6. Txcyn

    Txcyn New Member

    Joined:
    Feb 22, 2004
    Messages:
    10
    Likes Received:
    0
    Hey,
    Hows that new bike working out??
     
  7. Eden

    Eden New Member

    Joined:
    Feb 28, 2005
    Messages:
    1,273
    Likes Received:
    0
    Which one, a bunch of us seem to have gotten new ones recently -I've been on my new Fuji for about 2 weeks and I LOVE IT. 5lbs lighter than my old one and a much better fit. I couldn't be more thrilled and should have done it a long time ago. I'm still having shoulder problems on longer rides, but I've gained about 2mph at least.
     
  8. Fitmiss

    Fitmiss New Member

    Joined:
    Oct 13, 2004
    Messages:
    26
    Likes Received:
    0
    Well my Trek Pilot 50 is great!! It has been a little cold here on the East Coast so I haven't gotten in that much riding time. She's just aching to fly -- I can tell. It is going to be a great summer of riding.:)
     
  9. CindyK

    CindyK New Member

    Joined:
    Jun 15, 2005
    Messages:
    4
    Likes Received:
    0
    I bought a Cannondale R400 w/650 wheels last summer. I planned to take do triathlons and word was, 650s are the way to go. Now I've become more interested in ATTEMPTING crits and road races.
    I've had some difficulties riding in a pack tho...I seem to accelerate faster and slow down slower, with the end result that I'm always close to overlapping wheels and tapping the brakes. Granted it could be lousy group riding skills, but has anyone else experienced this? (I'm the only rider with 650s usually).
     
  10. kaian

    kaian New Member

    Joined:
    Aug 22, 2004
    Messages:
    136
    Likes Received:
    0
    Since I've had my Trek 1000 WSD w/650 wheels, I've noticed that I have to pedal at a higher cadence to keep up with people with 700 wheels. I don't think it's my fitness level because I'm in pretty good shape. I ride with a friend who has 700 wheels and longer cranks and I've compared her cadence to mine. We'll be going the same speed, but I'll have to pedal faster to maintain that speed, thus working a little harder. I can certainly take off quicker than her and climb better, but on a long, flat course, she is usually ahead of me. She also has a lighter bike with 105 components as well.

    It's hard to say, but I do feel like I have to pedal at a higher cadence in general to keep up with others - even on large group rides. I can keep up, but it seems like it takes more effort. I also slow down very quickly and fall behind a bit on turns - moreso than the others with larger wheels.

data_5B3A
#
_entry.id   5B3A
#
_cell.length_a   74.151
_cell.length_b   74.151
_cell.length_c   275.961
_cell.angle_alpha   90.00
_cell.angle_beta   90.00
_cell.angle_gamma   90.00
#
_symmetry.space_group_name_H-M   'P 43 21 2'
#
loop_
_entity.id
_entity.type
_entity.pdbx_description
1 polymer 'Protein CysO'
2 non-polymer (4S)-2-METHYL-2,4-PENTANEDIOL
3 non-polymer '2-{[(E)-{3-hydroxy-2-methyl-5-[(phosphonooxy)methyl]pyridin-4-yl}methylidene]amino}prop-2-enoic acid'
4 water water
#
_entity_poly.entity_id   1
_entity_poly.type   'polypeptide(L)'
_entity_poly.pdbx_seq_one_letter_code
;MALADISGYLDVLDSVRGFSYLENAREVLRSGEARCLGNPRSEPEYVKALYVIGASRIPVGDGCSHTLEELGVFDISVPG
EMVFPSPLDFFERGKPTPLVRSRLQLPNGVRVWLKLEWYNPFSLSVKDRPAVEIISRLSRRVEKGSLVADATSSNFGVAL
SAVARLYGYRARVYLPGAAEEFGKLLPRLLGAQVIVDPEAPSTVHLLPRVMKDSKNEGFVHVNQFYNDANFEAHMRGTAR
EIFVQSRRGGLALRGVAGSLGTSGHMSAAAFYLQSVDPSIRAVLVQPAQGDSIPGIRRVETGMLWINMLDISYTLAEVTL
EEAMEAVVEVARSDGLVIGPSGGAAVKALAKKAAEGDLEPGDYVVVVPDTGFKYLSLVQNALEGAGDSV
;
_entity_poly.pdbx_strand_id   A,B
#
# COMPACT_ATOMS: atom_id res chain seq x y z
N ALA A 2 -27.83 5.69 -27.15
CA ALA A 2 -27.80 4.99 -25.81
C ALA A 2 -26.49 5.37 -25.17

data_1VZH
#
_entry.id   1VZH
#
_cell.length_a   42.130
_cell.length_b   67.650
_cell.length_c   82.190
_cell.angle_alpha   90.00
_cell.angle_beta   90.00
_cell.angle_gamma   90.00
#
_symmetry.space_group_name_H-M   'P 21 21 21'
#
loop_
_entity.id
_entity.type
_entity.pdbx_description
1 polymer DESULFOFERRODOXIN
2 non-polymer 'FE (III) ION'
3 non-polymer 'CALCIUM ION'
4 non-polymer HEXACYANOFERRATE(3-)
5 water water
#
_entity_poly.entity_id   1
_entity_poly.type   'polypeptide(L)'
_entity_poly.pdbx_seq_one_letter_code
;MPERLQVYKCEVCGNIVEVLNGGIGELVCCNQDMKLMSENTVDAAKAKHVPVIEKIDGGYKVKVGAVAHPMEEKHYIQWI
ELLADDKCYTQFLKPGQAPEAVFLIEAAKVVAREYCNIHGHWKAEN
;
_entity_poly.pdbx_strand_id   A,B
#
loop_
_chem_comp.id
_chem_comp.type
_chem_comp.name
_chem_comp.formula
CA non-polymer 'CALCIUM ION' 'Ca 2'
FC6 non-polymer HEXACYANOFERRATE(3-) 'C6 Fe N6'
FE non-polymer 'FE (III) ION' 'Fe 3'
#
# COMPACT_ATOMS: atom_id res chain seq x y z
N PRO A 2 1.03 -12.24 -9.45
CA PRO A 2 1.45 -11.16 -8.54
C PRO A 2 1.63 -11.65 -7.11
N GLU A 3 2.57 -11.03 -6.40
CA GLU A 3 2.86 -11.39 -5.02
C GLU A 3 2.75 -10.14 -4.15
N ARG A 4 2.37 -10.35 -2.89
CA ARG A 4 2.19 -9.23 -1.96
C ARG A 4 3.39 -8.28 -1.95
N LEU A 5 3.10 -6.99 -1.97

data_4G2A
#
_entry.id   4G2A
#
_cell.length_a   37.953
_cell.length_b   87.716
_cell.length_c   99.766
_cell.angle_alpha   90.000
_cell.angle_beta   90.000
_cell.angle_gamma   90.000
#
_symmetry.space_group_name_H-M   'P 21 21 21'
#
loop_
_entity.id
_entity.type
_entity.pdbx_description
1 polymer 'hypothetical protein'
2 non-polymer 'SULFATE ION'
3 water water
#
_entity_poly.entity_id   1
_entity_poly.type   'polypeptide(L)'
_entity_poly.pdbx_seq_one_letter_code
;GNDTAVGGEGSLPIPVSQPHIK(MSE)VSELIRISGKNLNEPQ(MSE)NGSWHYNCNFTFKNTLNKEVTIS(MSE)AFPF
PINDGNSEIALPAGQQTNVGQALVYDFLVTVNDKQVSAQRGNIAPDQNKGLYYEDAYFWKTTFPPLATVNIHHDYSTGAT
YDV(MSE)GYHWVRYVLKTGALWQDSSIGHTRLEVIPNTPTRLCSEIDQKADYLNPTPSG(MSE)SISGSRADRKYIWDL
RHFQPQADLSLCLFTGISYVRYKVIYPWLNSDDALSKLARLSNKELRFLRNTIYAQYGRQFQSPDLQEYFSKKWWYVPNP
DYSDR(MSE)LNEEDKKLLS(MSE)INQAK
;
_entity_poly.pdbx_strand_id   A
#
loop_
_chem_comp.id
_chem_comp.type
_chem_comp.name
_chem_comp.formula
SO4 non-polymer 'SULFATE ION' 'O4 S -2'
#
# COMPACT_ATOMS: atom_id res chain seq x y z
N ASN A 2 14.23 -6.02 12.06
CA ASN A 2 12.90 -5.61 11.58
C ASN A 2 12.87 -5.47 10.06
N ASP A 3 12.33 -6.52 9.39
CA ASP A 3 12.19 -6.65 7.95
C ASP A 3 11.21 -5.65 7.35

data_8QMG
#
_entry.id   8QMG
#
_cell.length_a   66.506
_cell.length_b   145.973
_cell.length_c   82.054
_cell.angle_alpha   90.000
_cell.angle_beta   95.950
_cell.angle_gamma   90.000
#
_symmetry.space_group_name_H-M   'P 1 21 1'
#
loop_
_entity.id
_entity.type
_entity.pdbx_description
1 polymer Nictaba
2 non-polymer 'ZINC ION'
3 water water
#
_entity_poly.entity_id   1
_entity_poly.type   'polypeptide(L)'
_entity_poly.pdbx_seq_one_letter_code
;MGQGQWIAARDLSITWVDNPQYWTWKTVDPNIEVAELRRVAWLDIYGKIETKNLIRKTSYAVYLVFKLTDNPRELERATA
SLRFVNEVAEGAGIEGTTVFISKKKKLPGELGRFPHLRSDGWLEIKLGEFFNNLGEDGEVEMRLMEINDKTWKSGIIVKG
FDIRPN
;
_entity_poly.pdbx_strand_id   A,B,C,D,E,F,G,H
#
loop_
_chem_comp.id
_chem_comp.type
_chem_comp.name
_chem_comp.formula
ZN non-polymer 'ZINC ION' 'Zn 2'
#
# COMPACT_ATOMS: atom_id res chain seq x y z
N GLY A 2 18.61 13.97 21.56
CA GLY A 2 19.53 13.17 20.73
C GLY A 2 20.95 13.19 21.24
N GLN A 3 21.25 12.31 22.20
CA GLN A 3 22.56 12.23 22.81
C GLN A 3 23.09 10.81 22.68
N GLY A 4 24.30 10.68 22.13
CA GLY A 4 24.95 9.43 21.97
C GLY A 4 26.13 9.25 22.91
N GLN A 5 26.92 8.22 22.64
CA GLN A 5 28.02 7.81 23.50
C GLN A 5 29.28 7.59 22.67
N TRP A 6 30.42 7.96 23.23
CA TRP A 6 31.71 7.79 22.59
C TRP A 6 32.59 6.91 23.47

I've been thinking about getting a better bike since I am riding more, but because I am so small, my choices seem limited! I was hoping to get something more comfortable for longer rides and test rode a Bianchi. It was such a smooth ride, but I think the top tube is going to be way too long. :mad: Not sure if I should stay with 650s or try to find something that will fit with 700s!
     
  11. Fitmiss

    Fitmiss New Member

    Joined:
    Oct 13, 2004
    Messages:
    26
    Likes Received:
    0
    If you are "small" you most likely will need a WSD bike. There are several on the market. Some have 650s and other 700s. The Specialized Dolce and Trek Pilot bikes both have 700s. Check Cannondale and Bianchi's WSD bikes. Giant has an X-small frame. The size frame you need depends on how tall you are and the size of your inseam in addition to the specific bike's specs.

    The problem is that there are not always a lot of WSD bikes to test ride at the LBS. It is easier to climb hills with 650 wheels but they decelerate quicker on a flat road. There are pros and cons for everything. The most important factor with any bike is that there is a proper fit. I prefered the 700C wheel and was lucky enough to find the Trek Pilot in a 50CM size that fits me perfectly. I am a "tad" under 5'2" but I think proportionately my legs are a little longer than my torso.